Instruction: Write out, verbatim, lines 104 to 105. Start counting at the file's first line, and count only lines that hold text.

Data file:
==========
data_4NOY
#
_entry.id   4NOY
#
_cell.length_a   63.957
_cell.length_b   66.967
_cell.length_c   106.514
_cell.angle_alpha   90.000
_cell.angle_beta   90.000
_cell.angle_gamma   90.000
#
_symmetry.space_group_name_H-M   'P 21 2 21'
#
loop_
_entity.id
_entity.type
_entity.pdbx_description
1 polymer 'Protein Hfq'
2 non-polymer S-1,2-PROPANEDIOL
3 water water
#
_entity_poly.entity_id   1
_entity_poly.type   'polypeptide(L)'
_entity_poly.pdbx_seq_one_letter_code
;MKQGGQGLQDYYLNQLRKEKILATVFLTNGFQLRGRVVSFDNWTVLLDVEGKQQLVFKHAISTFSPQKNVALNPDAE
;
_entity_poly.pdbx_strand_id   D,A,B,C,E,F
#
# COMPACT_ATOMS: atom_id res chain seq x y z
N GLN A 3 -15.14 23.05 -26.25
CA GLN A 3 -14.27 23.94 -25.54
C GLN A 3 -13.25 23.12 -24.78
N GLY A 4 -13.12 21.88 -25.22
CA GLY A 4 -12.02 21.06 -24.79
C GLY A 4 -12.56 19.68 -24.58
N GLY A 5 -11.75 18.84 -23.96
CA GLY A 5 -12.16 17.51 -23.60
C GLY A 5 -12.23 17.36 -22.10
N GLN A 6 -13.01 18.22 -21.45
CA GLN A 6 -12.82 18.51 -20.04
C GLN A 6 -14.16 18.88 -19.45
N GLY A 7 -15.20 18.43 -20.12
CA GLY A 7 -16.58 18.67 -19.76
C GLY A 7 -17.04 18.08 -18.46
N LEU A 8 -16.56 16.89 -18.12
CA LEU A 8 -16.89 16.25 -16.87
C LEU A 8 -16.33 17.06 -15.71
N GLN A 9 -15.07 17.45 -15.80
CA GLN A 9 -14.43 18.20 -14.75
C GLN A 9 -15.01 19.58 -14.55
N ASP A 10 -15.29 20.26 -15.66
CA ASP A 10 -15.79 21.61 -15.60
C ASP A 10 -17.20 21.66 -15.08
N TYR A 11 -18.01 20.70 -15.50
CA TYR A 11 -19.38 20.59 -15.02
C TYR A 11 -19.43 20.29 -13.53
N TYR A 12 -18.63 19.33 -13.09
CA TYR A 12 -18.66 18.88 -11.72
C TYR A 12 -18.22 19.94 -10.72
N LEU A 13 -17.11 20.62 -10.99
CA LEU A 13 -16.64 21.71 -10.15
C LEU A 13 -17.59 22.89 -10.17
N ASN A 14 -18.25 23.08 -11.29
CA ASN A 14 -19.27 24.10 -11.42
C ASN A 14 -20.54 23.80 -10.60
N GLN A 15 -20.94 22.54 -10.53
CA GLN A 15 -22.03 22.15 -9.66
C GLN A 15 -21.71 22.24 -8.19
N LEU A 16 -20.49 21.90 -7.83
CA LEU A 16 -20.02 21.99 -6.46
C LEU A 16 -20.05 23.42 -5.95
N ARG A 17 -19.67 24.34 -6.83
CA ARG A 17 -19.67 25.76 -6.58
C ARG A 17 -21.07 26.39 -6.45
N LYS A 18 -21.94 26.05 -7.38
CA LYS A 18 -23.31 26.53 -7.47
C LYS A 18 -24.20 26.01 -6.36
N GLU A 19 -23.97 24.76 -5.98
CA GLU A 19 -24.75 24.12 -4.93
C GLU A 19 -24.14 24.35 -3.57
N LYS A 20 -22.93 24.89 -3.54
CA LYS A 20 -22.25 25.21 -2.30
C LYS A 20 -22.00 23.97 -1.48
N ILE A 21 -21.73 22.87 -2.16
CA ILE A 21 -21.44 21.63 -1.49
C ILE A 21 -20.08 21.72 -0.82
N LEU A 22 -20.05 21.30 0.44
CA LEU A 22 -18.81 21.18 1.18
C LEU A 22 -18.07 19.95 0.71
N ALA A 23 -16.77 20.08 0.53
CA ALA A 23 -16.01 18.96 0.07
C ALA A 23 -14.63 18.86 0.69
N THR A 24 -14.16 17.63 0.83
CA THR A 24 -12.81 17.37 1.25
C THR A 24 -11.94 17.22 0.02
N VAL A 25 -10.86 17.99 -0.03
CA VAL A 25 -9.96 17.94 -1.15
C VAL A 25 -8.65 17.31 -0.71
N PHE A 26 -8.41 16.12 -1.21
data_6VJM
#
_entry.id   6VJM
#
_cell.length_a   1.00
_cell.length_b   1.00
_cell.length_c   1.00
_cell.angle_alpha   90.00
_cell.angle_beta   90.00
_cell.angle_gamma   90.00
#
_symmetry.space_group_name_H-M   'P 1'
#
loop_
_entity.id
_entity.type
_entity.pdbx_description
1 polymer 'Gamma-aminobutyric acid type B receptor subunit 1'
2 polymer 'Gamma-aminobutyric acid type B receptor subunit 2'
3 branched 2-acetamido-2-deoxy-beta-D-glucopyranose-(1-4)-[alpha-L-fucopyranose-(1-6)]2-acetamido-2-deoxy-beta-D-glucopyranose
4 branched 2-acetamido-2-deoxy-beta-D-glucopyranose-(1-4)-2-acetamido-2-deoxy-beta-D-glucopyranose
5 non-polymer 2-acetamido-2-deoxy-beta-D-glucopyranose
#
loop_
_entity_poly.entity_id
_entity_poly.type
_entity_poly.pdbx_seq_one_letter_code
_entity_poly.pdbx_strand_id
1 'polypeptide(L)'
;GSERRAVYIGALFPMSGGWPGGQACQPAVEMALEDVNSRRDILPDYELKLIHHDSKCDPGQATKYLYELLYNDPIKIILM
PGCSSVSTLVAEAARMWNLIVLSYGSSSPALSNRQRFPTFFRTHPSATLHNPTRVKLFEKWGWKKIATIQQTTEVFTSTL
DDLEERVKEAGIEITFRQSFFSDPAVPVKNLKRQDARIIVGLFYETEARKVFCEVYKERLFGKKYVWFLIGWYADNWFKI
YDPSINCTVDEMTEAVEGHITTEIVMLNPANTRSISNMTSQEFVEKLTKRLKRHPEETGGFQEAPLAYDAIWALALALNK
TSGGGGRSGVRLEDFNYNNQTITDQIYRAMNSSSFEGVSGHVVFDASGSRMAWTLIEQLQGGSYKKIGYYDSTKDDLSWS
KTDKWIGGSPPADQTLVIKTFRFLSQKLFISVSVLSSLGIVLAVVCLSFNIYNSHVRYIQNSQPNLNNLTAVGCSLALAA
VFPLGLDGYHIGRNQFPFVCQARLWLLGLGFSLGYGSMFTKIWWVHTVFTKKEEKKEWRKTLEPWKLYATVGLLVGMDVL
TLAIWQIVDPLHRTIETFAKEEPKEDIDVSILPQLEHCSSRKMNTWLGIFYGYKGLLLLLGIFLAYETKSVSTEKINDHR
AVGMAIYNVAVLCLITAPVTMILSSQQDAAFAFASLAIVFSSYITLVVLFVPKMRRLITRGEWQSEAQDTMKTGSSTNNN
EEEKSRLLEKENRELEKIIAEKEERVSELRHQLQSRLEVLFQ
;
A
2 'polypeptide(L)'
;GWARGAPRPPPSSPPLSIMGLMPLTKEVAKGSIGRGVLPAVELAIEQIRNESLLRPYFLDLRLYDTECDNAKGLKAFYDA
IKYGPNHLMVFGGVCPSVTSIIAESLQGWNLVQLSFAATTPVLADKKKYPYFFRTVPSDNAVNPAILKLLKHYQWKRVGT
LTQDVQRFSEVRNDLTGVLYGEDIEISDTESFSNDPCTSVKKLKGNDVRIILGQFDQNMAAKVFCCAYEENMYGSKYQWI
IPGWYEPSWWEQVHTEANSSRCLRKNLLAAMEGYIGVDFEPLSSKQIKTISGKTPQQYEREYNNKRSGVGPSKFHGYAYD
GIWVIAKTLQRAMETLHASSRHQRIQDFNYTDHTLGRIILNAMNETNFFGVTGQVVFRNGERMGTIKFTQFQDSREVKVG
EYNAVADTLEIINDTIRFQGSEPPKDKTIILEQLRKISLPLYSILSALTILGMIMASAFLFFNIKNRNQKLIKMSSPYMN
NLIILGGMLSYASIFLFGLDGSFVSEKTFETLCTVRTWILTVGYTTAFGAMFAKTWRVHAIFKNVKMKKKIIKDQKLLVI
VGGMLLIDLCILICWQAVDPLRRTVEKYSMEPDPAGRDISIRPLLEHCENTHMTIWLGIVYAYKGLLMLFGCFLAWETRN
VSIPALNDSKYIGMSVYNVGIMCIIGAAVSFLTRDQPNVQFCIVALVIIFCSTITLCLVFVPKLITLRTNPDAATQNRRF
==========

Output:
_cell.length_a   1.00
_cell.length_b   1.00